The banking sector sets up a coordination mechanism to support small and medium-sized enterprises (SMEs)

Press Releases

16 Oct 2019

The banking sector sets up a coordination mechanism to support small and medium-sized enterprises (SMEs)

The first meeting of the Banking Sector SME Lending Coordination Mechanism established by the Hong Kong Monetary Authority (HKMA) was held today.  The meeting was attended by representatives from the Hong Kong Association of Banks (HKAB), nine major banks and the Hong Kong Mortgage Corporation Limited (HKMC).

The HKMA reiterated at the meeting that SMEs are a major pillar of the Hong Kong economy.  Banks should provide funding support to SMEs as far as their credit policies and risk management principles allow.  Banks attending the meeting appreciated that, given the current economic environment, some SMEs may face financial difficulties.  Banks will follow the guidelines set out in the “Hong Kong Approach to Corporate Difficulties” and be sympathetic to SME customers encountering financial difficulties.  Banks will enhance communication with these customers and will not withdraw credit lines hastily or take other credit actions that will adversely affect the customers’ business operations.

At the first meeting, the banks agreed to adopt the following measures to support SMEs:

  1. The banks noted that the HKMA has reduced the countercyclical capital buffer (CCyB) ratio to 2% from 2.5%, releasing the capital buffer built up by the banking sector in the past. The banks agreed to make good use of the released buffer to support SMEs;
  2. When banks come across SMEs facing financial difficulties, they will, as far as risk management principles permit, proactively consider allowing customers to extend or reschedule their repayment period, including making use of the recently introduced principal moratorium measure under the SME Financing Guarantee Scheme (SFGS), to lessen the cash flow pressure faced by SMEs;
  3. Most banks have already reduced the guarantee fee and offered interest rebate under the SFGS. They will continue to explore whether there is further room to introduce more concessionary measures to alleviate the financial burden of SMEs;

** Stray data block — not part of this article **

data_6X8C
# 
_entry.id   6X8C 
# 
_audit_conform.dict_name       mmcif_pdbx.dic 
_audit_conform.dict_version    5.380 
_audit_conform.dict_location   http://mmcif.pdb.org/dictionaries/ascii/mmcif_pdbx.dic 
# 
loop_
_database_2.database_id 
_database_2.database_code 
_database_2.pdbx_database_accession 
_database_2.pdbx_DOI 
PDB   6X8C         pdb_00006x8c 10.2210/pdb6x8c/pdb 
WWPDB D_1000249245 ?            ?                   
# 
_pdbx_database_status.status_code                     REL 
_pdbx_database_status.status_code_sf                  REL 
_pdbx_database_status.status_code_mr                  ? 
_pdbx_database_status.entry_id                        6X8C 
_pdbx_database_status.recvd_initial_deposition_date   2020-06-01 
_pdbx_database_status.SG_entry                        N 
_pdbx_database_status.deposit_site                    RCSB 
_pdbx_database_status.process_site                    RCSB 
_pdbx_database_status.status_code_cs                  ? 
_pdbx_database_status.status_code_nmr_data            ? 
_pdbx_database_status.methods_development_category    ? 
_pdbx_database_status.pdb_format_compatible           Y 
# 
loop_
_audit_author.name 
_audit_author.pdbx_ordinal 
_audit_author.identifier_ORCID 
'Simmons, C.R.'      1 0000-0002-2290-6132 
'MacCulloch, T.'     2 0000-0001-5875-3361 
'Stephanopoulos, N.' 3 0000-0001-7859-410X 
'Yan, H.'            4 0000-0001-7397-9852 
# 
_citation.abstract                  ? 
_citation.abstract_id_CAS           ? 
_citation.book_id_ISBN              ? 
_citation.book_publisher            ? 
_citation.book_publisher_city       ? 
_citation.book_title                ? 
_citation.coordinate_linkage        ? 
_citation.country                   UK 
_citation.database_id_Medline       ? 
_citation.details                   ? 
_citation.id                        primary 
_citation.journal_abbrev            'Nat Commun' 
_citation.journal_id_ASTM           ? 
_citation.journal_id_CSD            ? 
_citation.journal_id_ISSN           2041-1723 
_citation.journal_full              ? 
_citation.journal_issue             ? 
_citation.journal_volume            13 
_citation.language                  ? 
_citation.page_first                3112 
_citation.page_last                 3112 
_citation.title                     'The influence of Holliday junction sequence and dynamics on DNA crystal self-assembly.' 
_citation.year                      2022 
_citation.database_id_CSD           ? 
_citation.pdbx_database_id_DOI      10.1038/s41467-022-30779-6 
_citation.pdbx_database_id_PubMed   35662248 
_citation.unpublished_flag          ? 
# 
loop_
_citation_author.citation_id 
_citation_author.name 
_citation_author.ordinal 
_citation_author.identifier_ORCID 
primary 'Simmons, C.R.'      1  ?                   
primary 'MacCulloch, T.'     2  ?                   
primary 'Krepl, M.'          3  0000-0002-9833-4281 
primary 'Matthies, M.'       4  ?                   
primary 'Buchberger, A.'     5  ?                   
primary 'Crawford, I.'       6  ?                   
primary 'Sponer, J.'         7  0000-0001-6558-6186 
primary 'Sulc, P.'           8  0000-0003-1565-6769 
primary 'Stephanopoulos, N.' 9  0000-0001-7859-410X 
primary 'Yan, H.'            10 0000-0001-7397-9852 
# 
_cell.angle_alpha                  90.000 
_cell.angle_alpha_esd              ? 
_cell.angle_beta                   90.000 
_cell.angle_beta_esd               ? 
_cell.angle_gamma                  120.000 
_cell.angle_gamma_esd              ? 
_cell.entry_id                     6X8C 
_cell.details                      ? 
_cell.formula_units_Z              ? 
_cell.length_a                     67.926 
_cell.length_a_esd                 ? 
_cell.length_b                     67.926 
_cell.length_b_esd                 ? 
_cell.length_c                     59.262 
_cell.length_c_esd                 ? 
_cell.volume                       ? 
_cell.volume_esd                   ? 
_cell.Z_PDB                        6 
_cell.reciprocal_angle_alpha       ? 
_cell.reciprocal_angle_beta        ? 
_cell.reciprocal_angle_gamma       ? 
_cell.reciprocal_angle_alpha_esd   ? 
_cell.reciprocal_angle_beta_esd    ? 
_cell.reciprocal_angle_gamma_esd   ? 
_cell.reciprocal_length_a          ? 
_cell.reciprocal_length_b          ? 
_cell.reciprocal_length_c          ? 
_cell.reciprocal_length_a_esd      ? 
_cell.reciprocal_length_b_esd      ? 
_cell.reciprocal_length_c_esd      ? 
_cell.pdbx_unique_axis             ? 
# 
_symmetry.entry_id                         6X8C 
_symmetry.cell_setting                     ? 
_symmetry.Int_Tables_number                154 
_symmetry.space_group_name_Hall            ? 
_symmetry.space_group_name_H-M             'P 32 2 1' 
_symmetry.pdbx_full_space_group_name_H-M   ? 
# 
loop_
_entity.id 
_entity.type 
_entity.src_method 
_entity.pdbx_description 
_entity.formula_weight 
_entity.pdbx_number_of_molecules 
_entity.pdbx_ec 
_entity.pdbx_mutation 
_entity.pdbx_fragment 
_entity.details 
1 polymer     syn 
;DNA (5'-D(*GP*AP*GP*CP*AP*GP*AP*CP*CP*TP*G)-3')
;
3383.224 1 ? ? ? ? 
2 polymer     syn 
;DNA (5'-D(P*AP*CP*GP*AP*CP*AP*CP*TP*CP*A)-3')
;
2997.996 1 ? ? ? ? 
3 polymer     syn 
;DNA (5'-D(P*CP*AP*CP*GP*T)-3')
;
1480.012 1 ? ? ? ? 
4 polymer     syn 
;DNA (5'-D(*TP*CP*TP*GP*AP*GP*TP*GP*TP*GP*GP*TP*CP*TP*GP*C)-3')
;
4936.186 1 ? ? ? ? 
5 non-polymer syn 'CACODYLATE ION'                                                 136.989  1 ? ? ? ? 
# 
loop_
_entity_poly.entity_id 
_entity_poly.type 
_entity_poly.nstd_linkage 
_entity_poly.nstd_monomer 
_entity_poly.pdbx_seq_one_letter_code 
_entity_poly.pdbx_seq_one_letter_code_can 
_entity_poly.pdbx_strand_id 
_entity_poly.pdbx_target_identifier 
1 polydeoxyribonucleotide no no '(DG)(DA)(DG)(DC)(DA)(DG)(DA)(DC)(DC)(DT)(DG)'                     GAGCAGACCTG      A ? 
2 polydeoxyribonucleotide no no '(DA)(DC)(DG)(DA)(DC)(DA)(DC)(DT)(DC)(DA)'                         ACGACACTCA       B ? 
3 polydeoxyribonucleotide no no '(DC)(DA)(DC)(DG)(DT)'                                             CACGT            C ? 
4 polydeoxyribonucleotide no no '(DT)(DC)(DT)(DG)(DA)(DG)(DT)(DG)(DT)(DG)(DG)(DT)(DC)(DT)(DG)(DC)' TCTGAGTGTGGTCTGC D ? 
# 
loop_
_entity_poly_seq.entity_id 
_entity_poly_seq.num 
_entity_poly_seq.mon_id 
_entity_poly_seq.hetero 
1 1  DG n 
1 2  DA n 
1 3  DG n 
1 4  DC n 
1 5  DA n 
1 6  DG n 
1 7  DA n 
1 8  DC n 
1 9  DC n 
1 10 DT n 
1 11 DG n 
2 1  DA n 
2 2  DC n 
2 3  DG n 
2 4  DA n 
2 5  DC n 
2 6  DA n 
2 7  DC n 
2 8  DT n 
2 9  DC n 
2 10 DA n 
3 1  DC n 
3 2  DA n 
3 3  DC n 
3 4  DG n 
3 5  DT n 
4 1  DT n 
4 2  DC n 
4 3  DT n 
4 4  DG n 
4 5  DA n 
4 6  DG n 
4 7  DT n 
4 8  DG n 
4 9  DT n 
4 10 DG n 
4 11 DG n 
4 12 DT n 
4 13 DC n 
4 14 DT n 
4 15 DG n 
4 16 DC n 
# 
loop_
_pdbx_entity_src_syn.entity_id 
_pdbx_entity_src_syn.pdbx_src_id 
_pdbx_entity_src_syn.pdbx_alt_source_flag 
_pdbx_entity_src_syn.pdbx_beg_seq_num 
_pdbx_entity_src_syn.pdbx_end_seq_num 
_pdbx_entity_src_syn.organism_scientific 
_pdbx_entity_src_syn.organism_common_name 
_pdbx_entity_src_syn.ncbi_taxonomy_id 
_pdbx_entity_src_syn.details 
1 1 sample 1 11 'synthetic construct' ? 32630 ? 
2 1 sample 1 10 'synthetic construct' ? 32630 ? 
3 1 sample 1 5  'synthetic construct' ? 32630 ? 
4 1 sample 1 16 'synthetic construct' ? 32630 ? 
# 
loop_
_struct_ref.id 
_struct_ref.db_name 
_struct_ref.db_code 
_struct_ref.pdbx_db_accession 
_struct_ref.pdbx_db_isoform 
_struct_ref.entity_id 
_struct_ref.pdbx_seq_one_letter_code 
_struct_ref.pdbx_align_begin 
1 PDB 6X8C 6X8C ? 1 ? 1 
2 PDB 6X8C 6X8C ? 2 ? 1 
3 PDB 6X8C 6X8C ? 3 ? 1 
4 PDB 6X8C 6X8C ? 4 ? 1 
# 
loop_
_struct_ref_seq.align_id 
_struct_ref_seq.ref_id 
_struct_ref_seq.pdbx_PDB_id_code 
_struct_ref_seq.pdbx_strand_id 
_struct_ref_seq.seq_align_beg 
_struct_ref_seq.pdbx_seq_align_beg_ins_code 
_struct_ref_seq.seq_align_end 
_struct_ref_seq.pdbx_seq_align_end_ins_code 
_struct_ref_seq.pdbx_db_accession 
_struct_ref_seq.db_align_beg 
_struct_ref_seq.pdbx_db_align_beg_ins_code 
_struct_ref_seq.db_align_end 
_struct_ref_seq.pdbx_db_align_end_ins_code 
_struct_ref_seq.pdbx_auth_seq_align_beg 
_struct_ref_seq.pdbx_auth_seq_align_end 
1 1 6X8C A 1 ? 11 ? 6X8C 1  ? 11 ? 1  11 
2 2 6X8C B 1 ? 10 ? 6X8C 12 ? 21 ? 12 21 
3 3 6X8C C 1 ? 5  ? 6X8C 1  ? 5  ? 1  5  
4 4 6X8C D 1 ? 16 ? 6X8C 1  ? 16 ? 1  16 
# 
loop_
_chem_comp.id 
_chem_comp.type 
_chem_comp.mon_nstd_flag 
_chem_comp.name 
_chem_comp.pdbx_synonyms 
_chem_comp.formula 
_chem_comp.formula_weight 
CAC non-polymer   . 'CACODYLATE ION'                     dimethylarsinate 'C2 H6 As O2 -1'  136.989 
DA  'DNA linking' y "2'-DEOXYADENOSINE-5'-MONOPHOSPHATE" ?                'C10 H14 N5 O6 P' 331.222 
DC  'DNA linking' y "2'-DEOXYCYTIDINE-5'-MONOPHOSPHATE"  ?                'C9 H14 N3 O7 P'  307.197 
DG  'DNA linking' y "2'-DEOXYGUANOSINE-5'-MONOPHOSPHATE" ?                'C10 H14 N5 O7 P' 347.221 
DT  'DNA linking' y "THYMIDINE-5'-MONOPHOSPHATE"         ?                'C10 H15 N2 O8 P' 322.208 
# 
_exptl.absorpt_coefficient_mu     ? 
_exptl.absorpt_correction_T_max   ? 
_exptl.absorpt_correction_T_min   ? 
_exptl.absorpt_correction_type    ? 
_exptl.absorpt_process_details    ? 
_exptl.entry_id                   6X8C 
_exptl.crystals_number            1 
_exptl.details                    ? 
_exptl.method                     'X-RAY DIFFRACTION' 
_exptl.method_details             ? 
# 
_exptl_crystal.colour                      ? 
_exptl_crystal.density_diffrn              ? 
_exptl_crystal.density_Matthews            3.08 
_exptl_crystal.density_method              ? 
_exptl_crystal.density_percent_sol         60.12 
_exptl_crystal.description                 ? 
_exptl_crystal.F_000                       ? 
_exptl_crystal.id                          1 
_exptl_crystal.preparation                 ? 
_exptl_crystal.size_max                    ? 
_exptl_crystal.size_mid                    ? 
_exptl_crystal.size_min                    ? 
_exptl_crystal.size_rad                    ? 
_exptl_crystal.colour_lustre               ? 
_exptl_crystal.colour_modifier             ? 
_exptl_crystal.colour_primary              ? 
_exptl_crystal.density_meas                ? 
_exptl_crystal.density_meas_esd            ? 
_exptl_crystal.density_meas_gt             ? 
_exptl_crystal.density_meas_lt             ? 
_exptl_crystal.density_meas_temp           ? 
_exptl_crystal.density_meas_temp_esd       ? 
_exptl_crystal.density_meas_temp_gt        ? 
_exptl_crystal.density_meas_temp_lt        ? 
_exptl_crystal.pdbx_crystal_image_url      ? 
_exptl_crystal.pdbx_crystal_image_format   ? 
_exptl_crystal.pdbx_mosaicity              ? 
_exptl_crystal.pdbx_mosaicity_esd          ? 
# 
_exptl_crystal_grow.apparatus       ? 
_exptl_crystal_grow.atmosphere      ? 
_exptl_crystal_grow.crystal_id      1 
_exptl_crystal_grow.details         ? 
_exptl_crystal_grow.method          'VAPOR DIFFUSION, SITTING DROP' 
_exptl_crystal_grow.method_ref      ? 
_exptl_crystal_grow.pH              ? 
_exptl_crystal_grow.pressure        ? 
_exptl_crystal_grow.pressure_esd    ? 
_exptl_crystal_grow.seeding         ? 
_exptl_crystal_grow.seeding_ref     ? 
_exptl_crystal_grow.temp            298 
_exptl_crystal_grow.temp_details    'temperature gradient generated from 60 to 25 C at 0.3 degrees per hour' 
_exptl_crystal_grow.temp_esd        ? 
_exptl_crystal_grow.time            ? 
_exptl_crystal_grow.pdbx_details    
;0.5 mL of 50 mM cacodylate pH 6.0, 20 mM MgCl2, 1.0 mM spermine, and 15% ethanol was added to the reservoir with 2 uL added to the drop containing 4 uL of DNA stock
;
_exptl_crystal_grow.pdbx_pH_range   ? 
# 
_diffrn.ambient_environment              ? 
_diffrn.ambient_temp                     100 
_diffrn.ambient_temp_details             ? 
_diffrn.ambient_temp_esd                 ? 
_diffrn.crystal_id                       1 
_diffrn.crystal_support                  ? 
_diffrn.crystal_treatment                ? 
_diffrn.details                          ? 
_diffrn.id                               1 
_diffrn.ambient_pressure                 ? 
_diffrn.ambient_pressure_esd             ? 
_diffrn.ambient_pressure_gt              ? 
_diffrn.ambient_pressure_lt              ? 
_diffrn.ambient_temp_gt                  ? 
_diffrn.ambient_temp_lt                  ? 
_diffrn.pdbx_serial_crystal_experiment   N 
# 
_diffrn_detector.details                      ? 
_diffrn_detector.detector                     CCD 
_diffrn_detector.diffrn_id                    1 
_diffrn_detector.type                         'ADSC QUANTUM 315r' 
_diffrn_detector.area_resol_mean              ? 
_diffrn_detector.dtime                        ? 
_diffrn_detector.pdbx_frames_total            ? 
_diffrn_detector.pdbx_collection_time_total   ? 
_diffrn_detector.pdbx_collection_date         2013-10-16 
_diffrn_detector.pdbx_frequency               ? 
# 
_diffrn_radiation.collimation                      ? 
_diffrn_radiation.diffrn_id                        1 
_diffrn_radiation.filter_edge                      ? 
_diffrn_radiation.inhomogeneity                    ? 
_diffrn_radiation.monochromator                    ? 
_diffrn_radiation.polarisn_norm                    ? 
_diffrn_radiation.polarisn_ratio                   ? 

4. The banks is strengthening their internal communication to ensure that frontline staff understand the banks’ policy on supporting SMEs, and remind their staff to adopt an accommodative approach when dealing with SMEs’ financing needs without compromising prudent risk management principles;
  5. The banks support the real estate sector to help retailers ride out the current difficult period through arrangements such as rental reduction or rent-free period. The banks clarified that they will not reassess collateral value and  adjust credit limits just because  landlords offer rental concession to their tenants;
  6. The banks indicated that they will make reference to the practices of those banks offering “Simple Bank Accounts” services, and conduct less extensive customer due diligence according to risk-based principles to facilitate SMEs to open bank accounts;
  7. To support SMEs to meet the additional expenses arising from the restructuring of their supply chains in response to the Sino-US trade war, the banks indicated that they are willing to consider offering credits to finance SMEs’ plant relocation or construction of new plants; and
  8. The HKAB and the HKMC will set up a mechanism to collect SMEs’ opinions on Government’s SME support policies received by banks. The opinions will then be passed onto the Government to facilitate enhancement of these policies.

With regard to banks’ question at the meeting on whether loans with rescheduled repayment periods in support of SMEs should be classified as ‘rescheduled loans’, the HKMA clarified that under existing supervisory guidelines, a rescheduled loan refers to one which has been restructured or renegotiated either because of a deterioration in the financial position of the borrower or because of the inability of the borrower to meet the original repayment schedule, and the revised repayment terms are “non-commercial” to the bank concerned.  If a bank proactively revises the repayment terms to support a borrower with overdue payments for a short period, and the revised repayment terms are “commercial”, the loan to the borrower does not fall within the definition of 'rescheduled loan'. Accordingly, the bank need not categorise the loan as non-performing nor make any provision.  A revision of repayment terms will generally be regarded as “commercial” if it does not involve a reduction in principal repayment, and the applicable interest rates of the loan are not substantially below prevailing market levels.   

The HKMA, together with the banking sector, will continue to maintain close dialogue with the commercial sector with a view to providing appropriate support to SMEs and helping them tide over the current difficulties.



Hong Kong Monetary Authority
16 October 2019

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Last revision date : 16 October 2019